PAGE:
A young journalist is appointed as a parliamentary reporter for a public service broadcaster in a Western democracy.
He is assigned to cover a specific region of the country. His job is to get to know his area’s MPs (members of parliament) and to cover their activities.
Keen to make an impression, he draws up a list of all the politicians on his new patch. His region has several constituencies where the sitting MP is a senior government minister.
A national story breaks. The minister in charge of the department concerned is on the reporter’s list. The journalist makes contact.
The minister, a Secretary of State in the department at the centre of the story, invites the reporter round to his private rooms in the parliament building. He has, so far, been refusing to be interviewed on the topic.
They have a chat, the reporter explains that he has taken over the patch and that he wanted to get to know all his MPs.
The minister seems friendly. He offers the reporter a cup of tea. They appear to get on well. The MP’s assistant is hovering in the background.
Towards the end of the chat the reporter asks the politician whether he would agree to a short recorded interview on the developing story. He says yes.
An audio clip from the interview makes national news. After it is broadcast, the reporter’s boss praises him for his work; it’s a good start in the new job.
Three months later the minister’s assistant calls to tell the reporter that the minister has a story for him. The reporter is excited. It sounds like he could be in line for another scoop.
He’s invited to visit the MP’s office again. When he turns up he’s handed a piece of paper. He reads what seems like nothing more than a public relations plug for the minister; the reporter fails to see the story.
He questions whether there is anything newsworthy to report. The minister seems surprised, and replies that he had done him a favour with a quote three months earlier and now it’s his turn to return the favour and report what the minister wants.
The reporter had no idea that the minister would want to call in a favour after giving a quote.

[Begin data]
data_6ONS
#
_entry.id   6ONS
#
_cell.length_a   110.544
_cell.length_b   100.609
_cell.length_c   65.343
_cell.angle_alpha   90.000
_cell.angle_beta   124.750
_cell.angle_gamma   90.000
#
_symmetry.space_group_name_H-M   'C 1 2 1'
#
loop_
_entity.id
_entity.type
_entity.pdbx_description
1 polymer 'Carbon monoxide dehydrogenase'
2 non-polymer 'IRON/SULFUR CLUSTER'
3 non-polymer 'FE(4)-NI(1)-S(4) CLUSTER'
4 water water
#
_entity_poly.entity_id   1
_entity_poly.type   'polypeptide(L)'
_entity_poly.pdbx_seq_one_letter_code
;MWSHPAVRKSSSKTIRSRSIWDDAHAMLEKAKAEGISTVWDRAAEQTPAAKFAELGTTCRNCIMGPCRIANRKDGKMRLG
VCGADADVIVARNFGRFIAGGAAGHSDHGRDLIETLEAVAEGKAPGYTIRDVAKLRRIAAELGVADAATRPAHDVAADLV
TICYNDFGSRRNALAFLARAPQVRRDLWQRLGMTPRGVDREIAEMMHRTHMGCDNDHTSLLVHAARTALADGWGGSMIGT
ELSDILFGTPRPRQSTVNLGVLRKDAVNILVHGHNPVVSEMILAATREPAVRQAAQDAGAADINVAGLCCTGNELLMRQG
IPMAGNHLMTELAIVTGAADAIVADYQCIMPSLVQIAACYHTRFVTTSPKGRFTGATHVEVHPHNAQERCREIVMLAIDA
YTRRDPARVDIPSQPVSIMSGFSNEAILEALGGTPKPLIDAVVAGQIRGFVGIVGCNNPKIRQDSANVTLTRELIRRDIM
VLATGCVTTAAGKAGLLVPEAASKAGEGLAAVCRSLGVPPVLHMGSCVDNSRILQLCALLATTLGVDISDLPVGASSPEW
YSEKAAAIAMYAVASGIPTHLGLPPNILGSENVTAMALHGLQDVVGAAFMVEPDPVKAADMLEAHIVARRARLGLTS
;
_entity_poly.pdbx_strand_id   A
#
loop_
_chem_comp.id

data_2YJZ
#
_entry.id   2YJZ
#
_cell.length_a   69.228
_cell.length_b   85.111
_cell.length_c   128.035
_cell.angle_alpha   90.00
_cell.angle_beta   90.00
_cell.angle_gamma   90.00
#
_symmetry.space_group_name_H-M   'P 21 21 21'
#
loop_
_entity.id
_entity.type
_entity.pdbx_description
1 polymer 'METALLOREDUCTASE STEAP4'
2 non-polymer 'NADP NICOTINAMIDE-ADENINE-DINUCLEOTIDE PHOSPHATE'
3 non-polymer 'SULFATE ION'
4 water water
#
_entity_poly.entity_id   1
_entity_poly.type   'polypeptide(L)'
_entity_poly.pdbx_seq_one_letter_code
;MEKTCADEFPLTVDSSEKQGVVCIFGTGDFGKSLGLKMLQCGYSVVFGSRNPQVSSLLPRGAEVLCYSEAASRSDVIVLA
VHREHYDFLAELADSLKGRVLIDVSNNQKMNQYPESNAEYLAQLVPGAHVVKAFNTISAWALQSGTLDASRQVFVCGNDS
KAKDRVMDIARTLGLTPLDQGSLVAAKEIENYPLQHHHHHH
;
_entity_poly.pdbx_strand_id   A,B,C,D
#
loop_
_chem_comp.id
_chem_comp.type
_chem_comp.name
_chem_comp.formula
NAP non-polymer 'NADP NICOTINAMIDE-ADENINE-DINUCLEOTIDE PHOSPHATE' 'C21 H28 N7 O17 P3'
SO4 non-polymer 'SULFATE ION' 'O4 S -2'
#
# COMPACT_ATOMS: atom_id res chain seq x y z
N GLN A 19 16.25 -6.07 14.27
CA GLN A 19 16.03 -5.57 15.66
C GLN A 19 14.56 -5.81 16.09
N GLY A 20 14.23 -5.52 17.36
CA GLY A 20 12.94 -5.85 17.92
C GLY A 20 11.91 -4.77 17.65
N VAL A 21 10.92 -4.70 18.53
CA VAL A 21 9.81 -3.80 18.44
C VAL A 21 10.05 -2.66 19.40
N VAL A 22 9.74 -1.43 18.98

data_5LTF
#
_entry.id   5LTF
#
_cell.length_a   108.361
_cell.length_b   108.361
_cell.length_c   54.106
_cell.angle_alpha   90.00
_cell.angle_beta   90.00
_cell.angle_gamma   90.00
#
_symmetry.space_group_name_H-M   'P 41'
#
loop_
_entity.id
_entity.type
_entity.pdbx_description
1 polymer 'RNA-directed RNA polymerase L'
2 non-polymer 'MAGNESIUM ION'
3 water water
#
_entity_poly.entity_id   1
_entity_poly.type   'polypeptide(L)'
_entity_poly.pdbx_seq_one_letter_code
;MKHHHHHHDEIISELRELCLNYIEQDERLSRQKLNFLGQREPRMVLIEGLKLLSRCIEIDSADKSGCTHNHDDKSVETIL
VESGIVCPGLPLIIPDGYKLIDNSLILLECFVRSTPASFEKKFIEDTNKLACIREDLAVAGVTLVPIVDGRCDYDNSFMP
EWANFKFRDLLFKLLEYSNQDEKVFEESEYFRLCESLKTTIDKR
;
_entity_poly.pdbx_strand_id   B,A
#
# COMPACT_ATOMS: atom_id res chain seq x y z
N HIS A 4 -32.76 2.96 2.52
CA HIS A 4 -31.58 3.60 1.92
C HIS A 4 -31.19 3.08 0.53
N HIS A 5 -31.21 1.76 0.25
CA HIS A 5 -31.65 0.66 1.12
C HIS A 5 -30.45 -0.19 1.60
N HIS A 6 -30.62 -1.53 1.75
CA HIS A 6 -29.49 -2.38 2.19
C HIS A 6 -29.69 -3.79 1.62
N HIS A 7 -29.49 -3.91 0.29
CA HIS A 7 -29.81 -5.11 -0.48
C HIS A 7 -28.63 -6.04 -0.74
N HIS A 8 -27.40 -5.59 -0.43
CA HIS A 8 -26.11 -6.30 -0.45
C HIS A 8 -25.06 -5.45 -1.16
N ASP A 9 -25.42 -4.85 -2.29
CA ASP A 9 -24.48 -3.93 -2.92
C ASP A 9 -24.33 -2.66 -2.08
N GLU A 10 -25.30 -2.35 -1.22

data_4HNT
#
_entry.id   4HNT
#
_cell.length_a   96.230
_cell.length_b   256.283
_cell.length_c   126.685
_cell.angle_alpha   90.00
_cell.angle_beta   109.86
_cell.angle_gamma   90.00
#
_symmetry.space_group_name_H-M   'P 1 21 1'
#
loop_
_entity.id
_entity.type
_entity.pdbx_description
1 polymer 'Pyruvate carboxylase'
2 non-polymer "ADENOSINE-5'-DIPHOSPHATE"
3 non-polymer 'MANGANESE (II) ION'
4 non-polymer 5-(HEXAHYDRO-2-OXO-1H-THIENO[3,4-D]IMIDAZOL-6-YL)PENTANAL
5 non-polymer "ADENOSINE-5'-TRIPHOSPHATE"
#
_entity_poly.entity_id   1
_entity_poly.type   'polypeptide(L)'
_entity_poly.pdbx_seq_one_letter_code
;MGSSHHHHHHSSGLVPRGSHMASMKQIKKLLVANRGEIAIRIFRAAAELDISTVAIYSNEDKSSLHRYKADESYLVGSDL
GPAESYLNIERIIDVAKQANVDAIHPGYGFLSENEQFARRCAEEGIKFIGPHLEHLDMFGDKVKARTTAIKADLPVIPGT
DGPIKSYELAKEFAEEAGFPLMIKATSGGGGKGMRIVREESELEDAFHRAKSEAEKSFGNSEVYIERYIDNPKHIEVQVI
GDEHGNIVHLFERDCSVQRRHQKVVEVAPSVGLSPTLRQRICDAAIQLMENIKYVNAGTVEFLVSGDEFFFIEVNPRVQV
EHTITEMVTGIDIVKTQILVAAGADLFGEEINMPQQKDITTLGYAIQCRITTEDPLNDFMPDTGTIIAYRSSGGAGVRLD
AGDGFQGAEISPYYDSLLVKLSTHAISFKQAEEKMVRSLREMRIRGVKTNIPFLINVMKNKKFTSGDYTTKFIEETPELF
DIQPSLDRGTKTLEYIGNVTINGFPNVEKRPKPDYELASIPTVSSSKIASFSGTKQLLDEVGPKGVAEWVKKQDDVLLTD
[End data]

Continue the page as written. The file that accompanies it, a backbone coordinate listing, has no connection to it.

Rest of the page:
The minister’s assistant talks to the reporter as he leaves and suggests that it might not be as easy for her to arrange a meeting in the future if the reporter fails to cover the story the minister wants publicised.
What should the reporter do?
a) Do the story the way the minister wants. The reporter will be covering the region for some time, and he does not want to fall out with one of the most senior politicians on his patch – doing so could mean that he will miss out on quotes in the future when he might need them.
b) Ignore the request, knowing that he is under no obligation to cover the story. He might have been naive in the way he approached the first meeting with the minister, but he didn’t do any deals to get the first interview.
The suggested approach
Political interviewing should never be a matter of returning assumed favours.
Journalists should never do deals to get information or interviews. There will always be a price to pay if they do.
In this case the journalist reported the matter to his line manager who also failed to see the news story in the issue the minister wanted to publicise. And, even if he had, it would have been wrong for the story to be covered on the understanding that it was because a favour was being returned.
Interestingly, deciding not to cover what was a PR stunt didn’t disadvantage the reporter when it came to requesting future interviews. The politician was clearly trying to exploit the situation.
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